Choosing The Right Dough Mixing Bowl Sizes


When working with cookie or bread dough, a crucial tool is the dough mixing bowl. But what size bowl should you use? It primarily depends on the batch size, but if you have a selection of bowls to choose from, it’s best to opt for the largest one.

A bigger bowl provides ample space to mix wet and dry ingredients without making a mess, and it also allows you to get your hands involved in the kneading process. In this guide, we’ll explore the different sizes of dough mixing bowls available and recommend the best types for specific baking activities.

Dough Mixing Bowl Depth

Most dough mixing bowls have a depth ranging from three to eight inches. If you’re whisking ingredients for cake batter or cookie dough, a deeper bowl is ideal.

This is because loose ingredients tend to fly out of the bowl when whisked rapidly, and a deep bowl prevents any stray bits of food from escaping. This helps minimize mess and ensures precise measurement of ingredients.

Losing too much flour while whisking can result in the need to add more to achieve the right consistency, but it’s challenging to determine precisely how much to add if some has been lost outside the bowl.

For small batches of dough, a shallow mixing bowl may suffice, but when in doubt, it’s best to opt for a deeper bowl.

Dough Mixing Bowl Diameter

Dough mixing bowls are typically round, but oval-shaped bowls are also available, depending on personal preference.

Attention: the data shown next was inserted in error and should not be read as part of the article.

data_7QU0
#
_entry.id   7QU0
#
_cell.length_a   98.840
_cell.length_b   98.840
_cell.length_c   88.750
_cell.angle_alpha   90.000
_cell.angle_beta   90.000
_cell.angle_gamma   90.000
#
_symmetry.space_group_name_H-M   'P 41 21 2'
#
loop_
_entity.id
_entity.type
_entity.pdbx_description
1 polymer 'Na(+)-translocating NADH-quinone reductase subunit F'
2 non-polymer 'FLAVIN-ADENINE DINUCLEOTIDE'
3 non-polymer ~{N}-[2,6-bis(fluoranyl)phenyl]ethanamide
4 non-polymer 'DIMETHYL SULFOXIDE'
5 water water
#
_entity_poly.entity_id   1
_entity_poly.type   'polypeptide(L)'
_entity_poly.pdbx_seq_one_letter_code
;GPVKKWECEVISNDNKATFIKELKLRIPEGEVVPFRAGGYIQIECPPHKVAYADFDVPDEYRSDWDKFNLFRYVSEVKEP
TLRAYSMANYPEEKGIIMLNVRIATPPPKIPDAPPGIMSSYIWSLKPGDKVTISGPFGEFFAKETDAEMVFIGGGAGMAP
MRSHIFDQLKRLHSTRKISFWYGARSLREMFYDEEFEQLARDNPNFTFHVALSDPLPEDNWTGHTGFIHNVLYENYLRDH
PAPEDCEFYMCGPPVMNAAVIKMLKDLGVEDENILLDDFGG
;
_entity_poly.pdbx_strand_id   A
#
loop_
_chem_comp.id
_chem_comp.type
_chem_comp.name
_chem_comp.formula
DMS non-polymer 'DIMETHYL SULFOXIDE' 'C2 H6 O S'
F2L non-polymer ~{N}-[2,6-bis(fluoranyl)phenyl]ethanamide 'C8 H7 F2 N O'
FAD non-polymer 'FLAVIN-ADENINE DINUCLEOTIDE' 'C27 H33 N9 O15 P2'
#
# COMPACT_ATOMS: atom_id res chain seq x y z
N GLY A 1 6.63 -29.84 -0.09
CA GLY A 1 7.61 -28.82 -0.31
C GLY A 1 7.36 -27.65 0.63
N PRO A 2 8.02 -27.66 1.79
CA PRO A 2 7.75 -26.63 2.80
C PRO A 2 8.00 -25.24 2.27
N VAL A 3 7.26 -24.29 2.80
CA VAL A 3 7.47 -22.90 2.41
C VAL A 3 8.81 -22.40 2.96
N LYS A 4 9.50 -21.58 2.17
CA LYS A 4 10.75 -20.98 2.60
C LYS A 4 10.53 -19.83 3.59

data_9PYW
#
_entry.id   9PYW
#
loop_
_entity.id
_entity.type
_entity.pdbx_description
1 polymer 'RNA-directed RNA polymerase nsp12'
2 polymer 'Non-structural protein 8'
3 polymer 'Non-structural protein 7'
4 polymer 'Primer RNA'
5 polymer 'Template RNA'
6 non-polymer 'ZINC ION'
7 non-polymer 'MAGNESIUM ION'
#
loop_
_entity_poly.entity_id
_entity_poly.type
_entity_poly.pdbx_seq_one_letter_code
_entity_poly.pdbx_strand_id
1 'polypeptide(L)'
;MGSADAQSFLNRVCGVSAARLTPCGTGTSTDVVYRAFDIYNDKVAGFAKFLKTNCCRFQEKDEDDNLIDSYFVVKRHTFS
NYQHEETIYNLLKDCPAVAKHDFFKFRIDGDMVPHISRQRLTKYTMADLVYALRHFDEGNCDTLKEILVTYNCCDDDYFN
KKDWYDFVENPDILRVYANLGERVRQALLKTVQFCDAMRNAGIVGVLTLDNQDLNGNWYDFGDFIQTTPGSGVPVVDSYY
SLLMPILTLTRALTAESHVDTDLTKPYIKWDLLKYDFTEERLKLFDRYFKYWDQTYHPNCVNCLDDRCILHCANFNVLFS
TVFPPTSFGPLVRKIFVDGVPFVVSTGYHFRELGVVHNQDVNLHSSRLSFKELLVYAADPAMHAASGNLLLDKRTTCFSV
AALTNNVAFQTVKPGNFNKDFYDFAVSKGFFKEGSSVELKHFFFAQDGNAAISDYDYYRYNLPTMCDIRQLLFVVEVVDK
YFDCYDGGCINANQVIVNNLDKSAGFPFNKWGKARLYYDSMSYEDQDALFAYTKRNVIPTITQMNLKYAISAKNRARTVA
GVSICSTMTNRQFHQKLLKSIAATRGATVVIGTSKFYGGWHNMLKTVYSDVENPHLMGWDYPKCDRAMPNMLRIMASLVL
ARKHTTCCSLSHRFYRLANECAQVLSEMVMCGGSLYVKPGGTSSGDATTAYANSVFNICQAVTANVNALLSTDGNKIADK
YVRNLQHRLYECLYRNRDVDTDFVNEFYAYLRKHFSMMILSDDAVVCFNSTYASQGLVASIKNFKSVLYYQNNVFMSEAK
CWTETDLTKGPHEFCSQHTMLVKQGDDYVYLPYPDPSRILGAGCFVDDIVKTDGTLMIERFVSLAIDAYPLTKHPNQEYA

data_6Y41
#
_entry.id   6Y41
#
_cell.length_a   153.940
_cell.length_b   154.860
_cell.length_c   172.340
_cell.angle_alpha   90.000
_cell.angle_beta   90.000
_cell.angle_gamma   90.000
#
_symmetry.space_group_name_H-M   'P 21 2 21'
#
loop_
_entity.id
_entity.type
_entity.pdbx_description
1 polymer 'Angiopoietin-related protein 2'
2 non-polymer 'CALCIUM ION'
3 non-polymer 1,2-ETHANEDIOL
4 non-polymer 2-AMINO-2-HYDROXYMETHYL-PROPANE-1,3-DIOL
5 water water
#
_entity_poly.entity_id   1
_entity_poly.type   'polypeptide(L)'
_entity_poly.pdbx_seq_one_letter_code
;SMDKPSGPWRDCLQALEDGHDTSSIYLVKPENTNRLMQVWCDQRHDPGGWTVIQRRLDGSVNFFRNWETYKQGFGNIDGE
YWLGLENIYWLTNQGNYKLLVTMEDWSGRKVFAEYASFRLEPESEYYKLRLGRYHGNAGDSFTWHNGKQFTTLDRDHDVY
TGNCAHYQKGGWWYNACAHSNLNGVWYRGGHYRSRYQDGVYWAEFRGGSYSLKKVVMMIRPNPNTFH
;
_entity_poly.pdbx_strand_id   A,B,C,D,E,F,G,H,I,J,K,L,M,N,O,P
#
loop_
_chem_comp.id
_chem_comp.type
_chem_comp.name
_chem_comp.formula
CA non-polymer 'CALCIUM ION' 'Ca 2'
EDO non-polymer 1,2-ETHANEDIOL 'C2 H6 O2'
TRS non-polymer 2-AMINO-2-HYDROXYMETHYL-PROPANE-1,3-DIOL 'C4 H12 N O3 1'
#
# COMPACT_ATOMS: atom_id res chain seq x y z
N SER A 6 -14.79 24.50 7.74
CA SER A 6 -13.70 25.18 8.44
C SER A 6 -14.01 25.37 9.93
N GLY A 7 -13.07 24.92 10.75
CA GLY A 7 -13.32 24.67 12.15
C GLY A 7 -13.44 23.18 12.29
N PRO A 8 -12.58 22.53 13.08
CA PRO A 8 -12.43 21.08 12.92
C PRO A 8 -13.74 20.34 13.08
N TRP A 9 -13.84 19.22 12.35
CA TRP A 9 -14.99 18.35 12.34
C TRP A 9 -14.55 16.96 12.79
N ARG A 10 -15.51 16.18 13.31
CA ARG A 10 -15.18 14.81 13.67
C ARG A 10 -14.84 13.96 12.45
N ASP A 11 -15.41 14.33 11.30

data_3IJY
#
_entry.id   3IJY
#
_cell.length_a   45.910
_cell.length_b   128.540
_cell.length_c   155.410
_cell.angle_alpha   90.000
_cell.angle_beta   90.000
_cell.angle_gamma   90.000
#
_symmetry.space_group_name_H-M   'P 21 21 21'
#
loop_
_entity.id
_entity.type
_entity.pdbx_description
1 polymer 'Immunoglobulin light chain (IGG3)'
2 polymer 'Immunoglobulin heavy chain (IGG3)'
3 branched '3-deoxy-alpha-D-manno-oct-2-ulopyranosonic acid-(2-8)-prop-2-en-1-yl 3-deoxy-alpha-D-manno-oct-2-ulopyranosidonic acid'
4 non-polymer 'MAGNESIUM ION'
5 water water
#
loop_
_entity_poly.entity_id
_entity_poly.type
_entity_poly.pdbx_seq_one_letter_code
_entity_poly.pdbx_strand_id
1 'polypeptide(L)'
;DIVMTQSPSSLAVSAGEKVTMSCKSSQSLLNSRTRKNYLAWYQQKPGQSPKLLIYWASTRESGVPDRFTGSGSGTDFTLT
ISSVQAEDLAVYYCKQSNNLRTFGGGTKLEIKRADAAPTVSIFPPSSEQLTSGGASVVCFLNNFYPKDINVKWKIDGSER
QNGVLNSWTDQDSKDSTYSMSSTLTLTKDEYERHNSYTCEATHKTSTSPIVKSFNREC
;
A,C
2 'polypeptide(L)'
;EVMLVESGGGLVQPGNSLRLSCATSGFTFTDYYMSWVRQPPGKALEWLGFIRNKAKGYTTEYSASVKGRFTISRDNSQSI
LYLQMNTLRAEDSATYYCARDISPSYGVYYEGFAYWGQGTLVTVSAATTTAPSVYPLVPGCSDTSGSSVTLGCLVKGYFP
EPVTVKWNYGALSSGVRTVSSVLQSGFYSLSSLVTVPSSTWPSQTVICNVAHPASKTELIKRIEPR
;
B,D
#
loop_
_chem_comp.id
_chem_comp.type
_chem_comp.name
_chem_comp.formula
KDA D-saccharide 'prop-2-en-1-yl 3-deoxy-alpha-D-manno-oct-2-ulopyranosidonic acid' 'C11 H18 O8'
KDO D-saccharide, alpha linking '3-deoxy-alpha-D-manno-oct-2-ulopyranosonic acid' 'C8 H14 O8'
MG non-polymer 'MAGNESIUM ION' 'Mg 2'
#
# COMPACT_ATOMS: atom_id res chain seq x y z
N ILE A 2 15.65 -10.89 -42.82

The diameter of a dough mixing bowl can range from 6 to 36 inches for industrial-sized bowls. For making dough at home, a maximum bowl size of 16 inches in diameter is sufficient. The most common sizes of mixing bowls range between 10 and 12 inches in diameter.

Dough Mixing Bowl Materials

Mixing bowls can be made from various materials, each with its own benefits, price points, and durability.


If using a glass mixing bowl for dough, it should be tempered glass as it’s more resistant to breakage. Glass is non-porous, making it ideal for bread dough as it won’t absorb flavors from previous recipes. Glass bowls are also versatile, as they can be used in the microwave and are heavy, providing stability for bakers.

Stainless Steel

Stainless steel is virtually unbreakable, making it a great option for a dough mixing bowl. Like glass, it’s non-porous, ideal for bread dough proofing. Stainless steel bowls are lightweight, making them easy to handle, but heavy enough to prevent slipping while mixing ingredients.

One drawback of stainless steel bowls is that they’re not microwave-safe.


Ceramic mixing bowls offer a traditional and decorative option for baking bread and cakes. However, they’re more prone to breaking than stainless steel and tempered glass, and are heavier, providing stability for mixing and kneading dough.


Plastic mixing bowls are affordable and lightweight, making them a versatile option for outdoor grilling and serving. However, they’re porous and can absorb colors and flavors from past recipes. They’re also less durable than other materials and may need to be replaced more frequently.